On March 1, 2017, Justice Campbell released his Judgment and Reasons in Nintendo v. Go Cyber Shopping. Nintendo was wholly successful in its claim against GCS for technological protection measures and copyright infringement pursuant to the Copyright Act.
Broadly, the application concerned the pirating of games on Nintendo’s DS, 3DS and Wii game consoles. This proceeding concerned two types of copyrighted works present in Nintendo’s game cards and discs: (1) computer code and data used by Nintendo as part of its TPMs (“Header Data”), and (2) video games developed for Nintendo’s video game consoles.
Since at least 2013, GCS has advertised and offered for sale, either through its websites or at its retail store, certain devices designed to allow unauthorized games to be played on the Nintendo DS and 3DS and Wii gaming consoles.
GCS filed no evidence and did not cross-examine Nintendo’s witnesses. Justice Campbell held that Nintendo’s uncontradicted evidence was unassailable in fully proving the claims made.
Justice Campbell accepted that GCS infringes Nintendo’s copyright in the three Header Data works contrary to s. 27(2) in that:
- unauthorized copies of the works are either contained on game copiers when they are sold or are obtained by following the instructions provided by GCS;
- GCS knew, ought to have known, or was wilfully blind to the fact that the game copiers contained such works; and
- GCS sold, distributed, offered for sale, and possessed the game copiers for the purpose of those activities.
Circumvention of Technological Protection Measures
In 2012, sections 41 and 41.1 were introduced into the Copyright Act dealing with the circumvention of technological protection measures. Section 41 defines the terms “technological protection measure” and “circumvent” as:
Technological protection measure means any effective technology, device or component that, in the ordinary course of its operation, (a) controls access to a work, to a performer’s performance fixed in a sound recording or to a sound recording and whose use is authorized by the copyright owner; …
Circumvent means, (a) in respect of a technological protection measure within the meaning of paragraph (a) of the definition technological protection measure, to descramble a scrambled work or decrypt an encrypted work or to otherwise avoid, bypass, remove, deactivate or impair the technological protection measure, unless it is done with the authority of the copyright owner;… ,
All the asserted access control measures by Nintendo were considered to be TPMs under section 41 of the Copyright Act. GCS’s game copiers circumvented the TPMs used to control access to the Nintendo games.
GCS did not dispute that it has distributed, offered for sale, and sold game copier devices or that its game copiers are “not commercially significant other than to circumvent the TPMs through the descrambling of encrypted communications.” GCS knew that its game copiers were used by its customers to play pirated Nintendo games. Justice Campbell rejected GCS’s argument that the copying devices were used to allow users to access the operating system or to allow “homebrew” software to be run on Nintendo’s gaming systems. By distributing, offering, and selling the game copiers, GCS contravened section 41.1(1)(c).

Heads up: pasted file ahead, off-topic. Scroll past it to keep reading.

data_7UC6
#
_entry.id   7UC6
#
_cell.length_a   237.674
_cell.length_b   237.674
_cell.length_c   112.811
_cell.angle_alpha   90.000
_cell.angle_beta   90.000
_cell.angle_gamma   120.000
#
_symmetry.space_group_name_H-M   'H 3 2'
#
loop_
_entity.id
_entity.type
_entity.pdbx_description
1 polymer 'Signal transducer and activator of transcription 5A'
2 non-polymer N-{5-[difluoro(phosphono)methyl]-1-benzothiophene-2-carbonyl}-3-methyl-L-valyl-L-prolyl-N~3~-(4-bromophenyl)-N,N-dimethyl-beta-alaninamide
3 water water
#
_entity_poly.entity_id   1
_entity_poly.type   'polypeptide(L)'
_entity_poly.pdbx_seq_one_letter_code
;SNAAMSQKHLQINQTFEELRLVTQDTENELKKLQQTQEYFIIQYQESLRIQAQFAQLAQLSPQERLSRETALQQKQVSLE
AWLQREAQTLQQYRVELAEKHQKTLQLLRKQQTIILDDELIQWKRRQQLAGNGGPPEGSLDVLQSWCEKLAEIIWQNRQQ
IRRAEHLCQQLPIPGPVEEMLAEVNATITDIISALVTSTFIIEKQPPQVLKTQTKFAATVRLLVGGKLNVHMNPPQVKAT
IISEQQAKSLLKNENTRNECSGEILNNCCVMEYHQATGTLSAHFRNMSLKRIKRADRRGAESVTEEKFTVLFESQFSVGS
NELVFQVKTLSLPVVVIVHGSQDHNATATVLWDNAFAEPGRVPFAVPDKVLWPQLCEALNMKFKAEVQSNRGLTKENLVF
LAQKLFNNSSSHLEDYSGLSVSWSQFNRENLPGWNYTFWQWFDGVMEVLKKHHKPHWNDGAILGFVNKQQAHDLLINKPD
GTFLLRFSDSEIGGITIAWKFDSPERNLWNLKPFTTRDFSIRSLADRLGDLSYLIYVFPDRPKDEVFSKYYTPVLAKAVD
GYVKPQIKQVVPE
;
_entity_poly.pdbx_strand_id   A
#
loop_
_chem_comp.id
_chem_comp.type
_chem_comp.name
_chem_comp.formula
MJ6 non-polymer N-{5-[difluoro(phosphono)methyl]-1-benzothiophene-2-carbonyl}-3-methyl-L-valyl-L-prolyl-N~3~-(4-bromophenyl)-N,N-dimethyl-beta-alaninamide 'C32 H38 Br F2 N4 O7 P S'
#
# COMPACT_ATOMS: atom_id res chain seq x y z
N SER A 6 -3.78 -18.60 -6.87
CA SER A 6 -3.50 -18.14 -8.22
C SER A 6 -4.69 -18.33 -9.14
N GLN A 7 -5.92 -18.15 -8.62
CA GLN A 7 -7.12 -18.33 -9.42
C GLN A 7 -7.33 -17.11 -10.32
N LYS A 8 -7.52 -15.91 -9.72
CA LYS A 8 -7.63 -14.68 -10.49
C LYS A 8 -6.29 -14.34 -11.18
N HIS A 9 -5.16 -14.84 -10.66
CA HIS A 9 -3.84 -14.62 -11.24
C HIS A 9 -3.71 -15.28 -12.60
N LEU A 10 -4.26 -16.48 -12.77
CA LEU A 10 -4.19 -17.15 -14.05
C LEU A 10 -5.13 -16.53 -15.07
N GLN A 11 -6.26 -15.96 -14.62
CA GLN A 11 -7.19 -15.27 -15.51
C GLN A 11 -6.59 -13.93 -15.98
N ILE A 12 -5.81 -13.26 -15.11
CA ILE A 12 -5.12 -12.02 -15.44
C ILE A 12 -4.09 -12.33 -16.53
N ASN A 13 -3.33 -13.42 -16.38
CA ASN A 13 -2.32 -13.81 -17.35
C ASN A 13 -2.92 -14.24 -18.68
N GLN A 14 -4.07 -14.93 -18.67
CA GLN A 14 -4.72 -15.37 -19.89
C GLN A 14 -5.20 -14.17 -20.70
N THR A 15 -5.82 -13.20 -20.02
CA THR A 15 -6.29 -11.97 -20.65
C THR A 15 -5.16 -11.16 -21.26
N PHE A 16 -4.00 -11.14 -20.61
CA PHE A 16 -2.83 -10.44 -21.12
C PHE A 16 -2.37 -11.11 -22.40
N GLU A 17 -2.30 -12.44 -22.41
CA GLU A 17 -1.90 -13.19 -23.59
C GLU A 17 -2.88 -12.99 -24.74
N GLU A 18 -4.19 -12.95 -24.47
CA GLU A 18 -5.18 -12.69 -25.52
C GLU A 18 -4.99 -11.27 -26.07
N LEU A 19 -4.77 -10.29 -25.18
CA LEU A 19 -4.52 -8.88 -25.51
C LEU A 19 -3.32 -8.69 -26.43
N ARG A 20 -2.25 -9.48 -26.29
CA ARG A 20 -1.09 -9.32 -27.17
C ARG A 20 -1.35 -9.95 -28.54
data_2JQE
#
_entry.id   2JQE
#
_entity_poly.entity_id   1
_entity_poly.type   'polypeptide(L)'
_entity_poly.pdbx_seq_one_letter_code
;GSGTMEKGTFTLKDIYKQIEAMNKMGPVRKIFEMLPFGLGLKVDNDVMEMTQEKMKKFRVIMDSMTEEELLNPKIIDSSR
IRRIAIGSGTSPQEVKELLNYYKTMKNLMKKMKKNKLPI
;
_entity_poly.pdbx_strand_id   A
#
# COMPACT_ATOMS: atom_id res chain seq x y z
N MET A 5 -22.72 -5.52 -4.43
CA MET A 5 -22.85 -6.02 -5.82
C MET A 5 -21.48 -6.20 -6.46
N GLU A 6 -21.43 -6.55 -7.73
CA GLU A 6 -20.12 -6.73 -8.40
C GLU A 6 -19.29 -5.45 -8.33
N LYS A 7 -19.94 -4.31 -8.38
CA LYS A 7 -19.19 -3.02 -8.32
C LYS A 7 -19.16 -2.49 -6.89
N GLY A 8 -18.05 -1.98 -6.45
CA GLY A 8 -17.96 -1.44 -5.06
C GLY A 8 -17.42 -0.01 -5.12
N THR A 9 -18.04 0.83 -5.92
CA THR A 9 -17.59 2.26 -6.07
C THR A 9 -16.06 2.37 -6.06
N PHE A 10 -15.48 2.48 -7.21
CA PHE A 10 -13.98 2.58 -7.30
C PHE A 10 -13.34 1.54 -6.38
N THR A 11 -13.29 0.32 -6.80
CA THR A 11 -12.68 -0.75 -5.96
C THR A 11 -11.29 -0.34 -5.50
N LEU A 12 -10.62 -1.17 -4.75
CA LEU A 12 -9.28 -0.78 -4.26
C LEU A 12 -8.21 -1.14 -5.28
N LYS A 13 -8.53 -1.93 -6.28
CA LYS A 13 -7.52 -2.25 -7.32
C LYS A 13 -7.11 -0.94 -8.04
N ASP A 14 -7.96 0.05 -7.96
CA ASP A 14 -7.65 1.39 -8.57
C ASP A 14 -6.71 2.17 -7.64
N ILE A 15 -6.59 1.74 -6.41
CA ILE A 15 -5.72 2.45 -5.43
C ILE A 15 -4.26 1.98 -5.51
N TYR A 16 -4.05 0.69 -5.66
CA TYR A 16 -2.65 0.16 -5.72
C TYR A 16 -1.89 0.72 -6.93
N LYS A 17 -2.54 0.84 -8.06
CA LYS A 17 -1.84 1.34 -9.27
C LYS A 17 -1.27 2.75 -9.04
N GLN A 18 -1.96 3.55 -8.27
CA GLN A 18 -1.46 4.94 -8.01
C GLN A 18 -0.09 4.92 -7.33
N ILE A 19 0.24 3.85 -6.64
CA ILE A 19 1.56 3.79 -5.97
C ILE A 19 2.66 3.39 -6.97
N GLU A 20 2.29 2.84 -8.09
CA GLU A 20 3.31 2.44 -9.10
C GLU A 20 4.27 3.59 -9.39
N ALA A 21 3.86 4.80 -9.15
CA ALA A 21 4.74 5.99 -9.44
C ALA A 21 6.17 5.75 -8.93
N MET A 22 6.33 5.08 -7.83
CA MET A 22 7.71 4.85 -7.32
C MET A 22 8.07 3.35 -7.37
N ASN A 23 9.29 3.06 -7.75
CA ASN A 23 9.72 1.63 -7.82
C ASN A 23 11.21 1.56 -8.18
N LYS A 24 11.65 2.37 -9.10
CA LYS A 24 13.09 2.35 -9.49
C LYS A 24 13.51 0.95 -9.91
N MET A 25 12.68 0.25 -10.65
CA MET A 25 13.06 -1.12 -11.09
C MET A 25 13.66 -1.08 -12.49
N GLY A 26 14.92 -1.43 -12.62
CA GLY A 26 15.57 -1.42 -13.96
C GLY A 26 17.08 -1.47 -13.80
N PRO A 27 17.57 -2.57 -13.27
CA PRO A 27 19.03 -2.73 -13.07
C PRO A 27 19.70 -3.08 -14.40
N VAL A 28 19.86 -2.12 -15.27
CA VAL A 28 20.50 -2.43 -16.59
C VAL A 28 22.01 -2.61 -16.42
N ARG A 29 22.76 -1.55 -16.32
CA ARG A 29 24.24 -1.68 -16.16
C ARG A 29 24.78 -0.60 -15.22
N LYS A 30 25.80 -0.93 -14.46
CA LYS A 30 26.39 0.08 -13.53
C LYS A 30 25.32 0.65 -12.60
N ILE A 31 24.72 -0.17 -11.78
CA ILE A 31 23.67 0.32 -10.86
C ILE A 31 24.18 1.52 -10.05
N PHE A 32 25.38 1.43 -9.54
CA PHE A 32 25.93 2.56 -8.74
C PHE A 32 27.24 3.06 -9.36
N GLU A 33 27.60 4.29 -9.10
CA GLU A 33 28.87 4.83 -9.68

Nintendo elected to recover statutory damages for both copyright infringement and TPM circumvention.
Nintendo argued that statutory damages for TPM circumvention should be calculated on a per-work basis (e.g. each copyrighted work that the circumvention grants unauthorized access to attracts a separate award of statutory damages). Justice Campbell rejected GCS’s submission that statutory damages are not available for circumventing protection measures, holding;
 First, actual infringement of copyright is not necessary for an award of statutory damages for TPM circumvention. This proposition is self-evident from the scheme of the statute. Subsection 41.1(4) provides that the copyright owner is entitled to all remedies where “a technological protection measure has been or could be circumvented as a result of the contravention of paragraph (1)(b) or (c)”. This implies that actual circumvention is not required. It logically follows that actual access or copying of a copyrighted work is also not required. Moreover, s. 41.1 does not limit damages for TPM circumvention to circumstances involving actual copyright infringement. Had Parliament intended to make actual copyright infringement a necessary element for recovering damages, it easily could have done so as it did in s. 38.1(1.1) in respect of an infringement under s. 27(2.3).
Noting a need for deterrence, Nintendo was awarded $11.7 million in damages, corresponding to the maximum of $20,000 for each of 585 different Nintendo games. Nintendo was also awarded $60,000 for copyright infringement in respect of the three Header Data works.
In addition to statutory damages, Justice Campbell held that the defendant had shown a callous disregard for Nintendo’s rights and intended to expand its business to include Nintendo’s next generation of gaming console. That Nintendo never served a cease and desist letter was irrelevant as there was no evidence that doing so would have made any difference. Justice Campbell held that GCS’s conduct warranted a $1,000,000 punitive damage award.
A copy of the decision may be found here.